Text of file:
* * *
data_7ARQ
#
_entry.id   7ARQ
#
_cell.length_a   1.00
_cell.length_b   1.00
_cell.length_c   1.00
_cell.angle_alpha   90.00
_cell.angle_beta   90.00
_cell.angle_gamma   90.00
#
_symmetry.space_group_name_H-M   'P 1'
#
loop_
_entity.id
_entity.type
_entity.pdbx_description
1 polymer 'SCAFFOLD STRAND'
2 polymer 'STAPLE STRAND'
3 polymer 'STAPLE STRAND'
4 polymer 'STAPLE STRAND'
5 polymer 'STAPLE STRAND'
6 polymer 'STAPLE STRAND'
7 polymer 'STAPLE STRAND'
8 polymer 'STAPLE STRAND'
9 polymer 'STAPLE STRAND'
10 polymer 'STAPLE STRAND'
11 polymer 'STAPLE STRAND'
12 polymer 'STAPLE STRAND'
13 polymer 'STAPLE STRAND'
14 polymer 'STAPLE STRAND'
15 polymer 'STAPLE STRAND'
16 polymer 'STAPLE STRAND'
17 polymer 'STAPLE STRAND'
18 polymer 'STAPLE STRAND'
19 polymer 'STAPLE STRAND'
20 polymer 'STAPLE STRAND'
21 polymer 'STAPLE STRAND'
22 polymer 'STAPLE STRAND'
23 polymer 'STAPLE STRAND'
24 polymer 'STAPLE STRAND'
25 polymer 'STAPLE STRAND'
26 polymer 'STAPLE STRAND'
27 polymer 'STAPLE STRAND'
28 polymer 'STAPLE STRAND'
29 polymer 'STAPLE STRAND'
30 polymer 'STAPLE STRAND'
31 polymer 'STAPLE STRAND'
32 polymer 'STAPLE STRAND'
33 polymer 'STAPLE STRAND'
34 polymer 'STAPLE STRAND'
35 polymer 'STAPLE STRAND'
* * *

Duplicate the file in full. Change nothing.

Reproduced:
data_7ARQ
#
_entry.id   7ARQ
#
_cell.length_a   1.00
_cell.length_b   1.00
_cell.length_c   1.00
_cell.angle_alpha   90.00
_cell.angle_beta   90.00
_cell.angle_gamma   90.00
#
_symmetry.space_group_name_H-M   'P 1'
#
loop_
_entity.id
_entity.type
_entity.pdbx_description
1 polymer 'SCAFFOLD STRAND'
2 polymer 'STAPLE STRAND'
3 polymer 'STAPLE STRAND'
4 polymer 'STAPLE STRAND'
5 polymer 'STAPLE STRAND'
6 polymer 'STAPLE STRAND'
7 polymer 'STAPLE STRAND'
8 polymer 'STAPLE STRAND'
9 polymer 'STAPLE STRAND'
10 polymer 'STAPLE STRAND'
11 polymer 'STAPLE STRAND'
12 polymer 'STAPLE STRAND'
13 polymer 'STAPLE STRAND'
14 polymer 'STAPLE STRAND'
15 polymer 'STAPLE STRAND'
16 polymer 'STAPLE STRAND'
17 polymer 'STAPLE STRAND'
18 polymer 'STAPLE STRAND'
19 polymer 'STAPLE STRAND'
20 polymer 'STAPLE STRAND'
21 polymer 'STAPLE STRAND'
22 polymer 'STAPLE STRAND'
23 polymer 'STAPLE STRAND'
24 polymer 'STAPLE STRAND'
25 polymer 'STAPLE STRAND'
26 polymer 'STAPLE STRAND'
27 polymer 'STAPLE STRAND'
28 polymer 'STAPLE STRAND'
29 polymer 'STAPLE STRAND'
30 polymer 'STAPLE STRAND'
31 polymer 'STAPLE STRAND'
32 polymer 'STAPLE STRAND'
33 polymer 'STAPLE STRAND'
34 polymer 'STAPLE STRAND'
35 polymer 'STAPLE STRAND'